Professor Reza Rejaie and Professor Sanjay Srivastava of the Psychology Department have received two grants totaling over $1.1M for their cross-disciplinary research. The over-arching theme of their research is to leverage posted content and relationships of individual users in an online social network (e.g. Twitter and Facebook) to study various aspects of their behavior and personality using data-driven approaches.
The first grant of $375K was awarded from the National Institute for Health (NIH) for research using Twitter to capture and study the impact of a mass shooting event on the population. Their joint research was featured in the article What's in a Tweet? in the Spring issue of CASCADE magazine.
The second grant of $740K was recently awarded by the Directorate for Social, Behavioral & Economic Sciences at the National Science Foundation (NSF) titled "Personality Reputation Formation and Network Structure on Computer Technologies”. The goal of this project is to study how users' personalities and self-presentation goals are reflected in their social media presence, how people form accurate or biased impressions of one another online, and how people make consequential social decisions based on those impressions. The project will also produce important tools for other scientists. By combining the expertise of a personality psychologist with that of a computer scientist, the project will create new methods and techniques for doing large-scale, automated studies in social psychological science and personality psychology. The outcomes of this research will also inform policy discussions on online privacy and on the use of social media in hiring, in spreading news and information online, and other important social and economic transactions.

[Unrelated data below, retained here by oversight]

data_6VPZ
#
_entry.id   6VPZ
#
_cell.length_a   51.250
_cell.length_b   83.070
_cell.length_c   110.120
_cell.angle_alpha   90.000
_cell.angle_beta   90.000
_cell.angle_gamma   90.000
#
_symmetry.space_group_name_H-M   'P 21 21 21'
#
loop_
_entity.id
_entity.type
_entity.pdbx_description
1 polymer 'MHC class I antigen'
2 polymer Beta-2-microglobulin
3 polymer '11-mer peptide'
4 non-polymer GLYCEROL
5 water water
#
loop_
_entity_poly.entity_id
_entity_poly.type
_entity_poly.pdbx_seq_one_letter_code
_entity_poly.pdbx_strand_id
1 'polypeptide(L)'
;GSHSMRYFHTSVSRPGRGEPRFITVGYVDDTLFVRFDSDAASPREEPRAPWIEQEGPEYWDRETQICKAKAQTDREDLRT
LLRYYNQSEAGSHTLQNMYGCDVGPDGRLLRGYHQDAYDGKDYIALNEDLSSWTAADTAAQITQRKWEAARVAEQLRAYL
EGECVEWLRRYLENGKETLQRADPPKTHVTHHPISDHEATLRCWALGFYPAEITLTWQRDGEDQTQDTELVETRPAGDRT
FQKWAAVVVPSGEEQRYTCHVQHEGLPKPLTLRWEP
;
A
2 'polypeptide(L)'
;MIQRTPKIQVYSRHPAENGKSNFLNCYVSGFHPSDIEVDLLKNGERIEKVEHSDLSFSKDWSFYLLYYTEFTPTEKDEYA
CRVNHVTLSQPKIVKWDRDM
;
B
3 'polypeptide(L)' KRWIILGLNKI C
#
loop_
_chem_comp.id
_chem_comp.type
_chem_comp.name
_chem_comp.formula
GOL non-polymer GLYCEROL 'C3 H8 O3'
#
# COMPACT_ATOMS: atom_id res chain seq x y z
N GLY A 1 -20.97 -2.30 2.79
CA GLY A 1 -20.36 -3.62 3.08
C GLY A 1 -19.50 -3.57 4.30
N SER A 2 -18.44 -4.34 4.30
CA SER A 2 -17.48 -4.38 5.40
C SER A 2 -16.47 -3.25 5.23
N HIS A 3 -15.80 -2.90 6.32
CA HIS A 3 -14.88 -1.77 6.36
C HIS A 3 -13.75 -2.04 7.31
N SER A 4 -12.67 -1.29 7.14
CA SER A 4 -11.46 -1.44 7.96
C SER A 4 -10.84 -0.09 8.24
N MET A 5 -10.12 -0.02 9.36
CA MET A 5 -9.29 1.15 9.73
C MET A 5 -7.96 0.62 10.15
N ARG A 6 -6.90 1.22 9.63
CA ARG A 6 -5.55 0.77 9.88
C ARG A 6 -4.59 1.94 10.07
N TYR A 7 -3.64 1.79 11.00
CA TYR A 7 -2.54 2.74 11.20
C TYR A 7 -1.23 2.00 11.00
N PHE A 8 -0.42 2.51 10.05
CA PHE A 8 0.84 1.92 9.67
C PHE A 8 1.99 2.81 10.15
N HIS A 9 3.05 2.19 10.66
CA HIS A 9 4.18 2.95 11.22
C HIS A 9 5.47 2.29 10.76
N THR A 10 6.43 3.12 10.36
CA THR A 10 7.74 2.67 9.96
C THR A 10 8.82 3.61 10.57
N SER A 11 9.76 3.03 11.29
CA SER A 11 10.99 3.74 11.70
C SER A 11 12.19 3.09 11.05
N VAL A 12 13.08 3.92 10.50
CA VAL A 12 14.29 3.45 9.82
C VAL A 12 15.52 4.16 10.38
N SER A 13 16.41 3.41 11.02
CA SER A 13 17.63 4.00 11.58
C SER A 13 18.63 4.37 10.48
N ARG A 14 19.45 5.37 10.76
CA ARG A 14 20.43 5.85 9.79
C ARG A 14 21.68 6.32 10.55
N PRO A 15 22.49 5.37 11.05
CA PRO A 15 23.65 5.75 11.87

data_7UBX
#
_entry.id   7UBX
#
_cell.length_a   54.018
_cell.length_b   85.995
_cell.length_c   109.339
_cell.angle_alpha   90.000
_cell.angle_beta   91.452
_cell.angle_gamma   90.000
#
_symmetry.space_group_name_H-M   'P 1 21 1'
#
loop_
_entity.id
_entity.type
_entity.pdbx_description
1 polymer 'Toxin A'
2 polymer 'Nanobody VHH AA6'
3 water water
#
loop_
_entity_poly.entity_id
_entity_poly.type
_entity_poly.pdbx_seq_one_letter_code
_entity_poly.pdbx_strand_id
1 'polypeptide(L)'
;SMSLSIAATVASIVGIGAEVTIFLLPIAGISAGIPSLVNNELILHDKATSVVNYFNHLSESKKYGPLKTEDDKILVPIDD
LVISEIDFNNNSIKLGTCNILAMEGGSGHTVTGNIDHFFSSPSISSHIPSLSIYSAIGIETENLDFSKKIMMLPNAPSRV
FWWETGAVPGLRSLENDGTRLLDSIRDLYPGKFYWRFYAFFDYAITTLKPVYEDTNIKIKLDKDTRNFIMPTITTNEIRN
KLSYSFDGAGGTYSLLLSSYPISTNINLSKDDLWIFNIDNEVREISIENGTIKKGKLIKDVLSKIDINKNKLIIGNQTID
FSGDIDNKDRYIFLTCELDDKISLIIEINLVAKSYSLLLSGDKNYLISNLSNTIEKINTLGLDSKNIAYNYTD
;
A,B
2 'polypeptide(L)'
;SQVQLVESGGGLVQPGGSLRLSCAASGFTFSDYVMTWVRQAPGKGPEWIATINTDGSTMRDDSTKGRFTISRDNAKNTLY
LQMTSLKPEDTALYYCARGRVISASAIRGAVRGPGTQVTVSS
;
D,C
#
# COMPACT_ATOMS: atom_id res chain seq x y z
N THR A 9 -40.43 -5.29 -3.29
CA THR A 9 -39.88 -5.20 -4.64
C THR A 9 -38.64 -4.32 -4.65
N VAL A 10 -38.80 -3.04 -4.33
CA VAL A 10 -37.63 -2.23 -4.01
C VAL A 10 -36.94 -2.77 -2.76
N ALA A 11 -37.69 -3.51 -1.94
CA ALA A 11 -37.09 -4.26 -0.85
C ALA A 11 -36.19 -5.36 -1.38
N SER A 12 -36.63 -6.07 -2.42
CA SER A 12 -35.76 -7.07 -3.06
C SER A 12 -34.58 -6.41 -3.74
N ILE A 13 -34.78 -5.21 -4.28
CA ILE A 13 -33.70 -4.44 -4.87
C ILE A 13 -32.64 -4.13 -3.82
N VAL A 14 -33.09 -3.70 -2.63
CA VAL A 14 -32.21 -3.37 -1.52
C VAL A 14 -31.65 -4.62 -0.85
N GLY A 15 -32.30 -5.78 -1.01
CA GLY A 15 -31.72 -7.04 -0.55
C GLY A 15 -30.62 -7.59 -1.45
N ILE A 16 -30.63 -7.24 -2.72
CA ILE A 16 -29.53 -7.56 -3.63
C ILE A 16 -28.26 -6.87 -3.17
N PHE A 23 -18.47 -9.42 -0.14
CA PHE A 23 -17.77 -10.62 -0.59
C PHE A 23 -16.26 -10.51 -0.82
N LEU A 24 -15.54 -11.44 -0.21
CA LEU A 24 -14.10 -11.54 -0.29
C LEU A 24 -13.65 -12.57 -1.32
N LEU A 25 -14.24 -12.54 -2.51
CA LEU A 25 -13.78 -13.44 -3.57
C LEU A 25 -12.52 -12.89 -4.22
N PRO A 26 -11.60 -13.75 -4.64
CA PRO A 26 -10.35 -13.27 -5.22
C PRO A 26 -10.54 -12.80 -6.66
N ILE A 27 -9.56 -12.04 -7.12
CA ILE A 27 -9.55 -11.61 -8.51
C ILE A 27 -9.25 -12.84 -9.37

Srivastava and Rejaie propose to merge "big data" methods from computer science with rigorous laboratory methods from psychology to study personality and reputation on Twitter, a popular online social network with a large and diverse user base in the United States. Five studies focus on a series of related questions about how people convey who they are through Twitter, and how others form impressions by observing such behavior. (1) Data-driven analyses will be used to identify patterns in Twitter users' publicly available information (including profile information, network size and structure, and tweet content) to determine what important stable attributes distinguish users. (2) A sample of Twitter users will complete validated psychometric assessments of personality and self-presentation goals to see how these are reflected in the users' public Twitter data. (3) Research will examine how others form personality impressions based on such Twitter profiles, and the ways those impressions are accurate or biased. (4) Studies will examine how others make important social decisions based on their accurate or inaccurate impressions of Twitter profiles. (5) Finally, research will examine how personality and impressions affect how people decide to affiliate and form online communities. This research will produce new scientific insights about how people express themselves and interact online. It will also generate new tools for assessing personality and reputation in online settings, enabling future "big data" studies in psychology.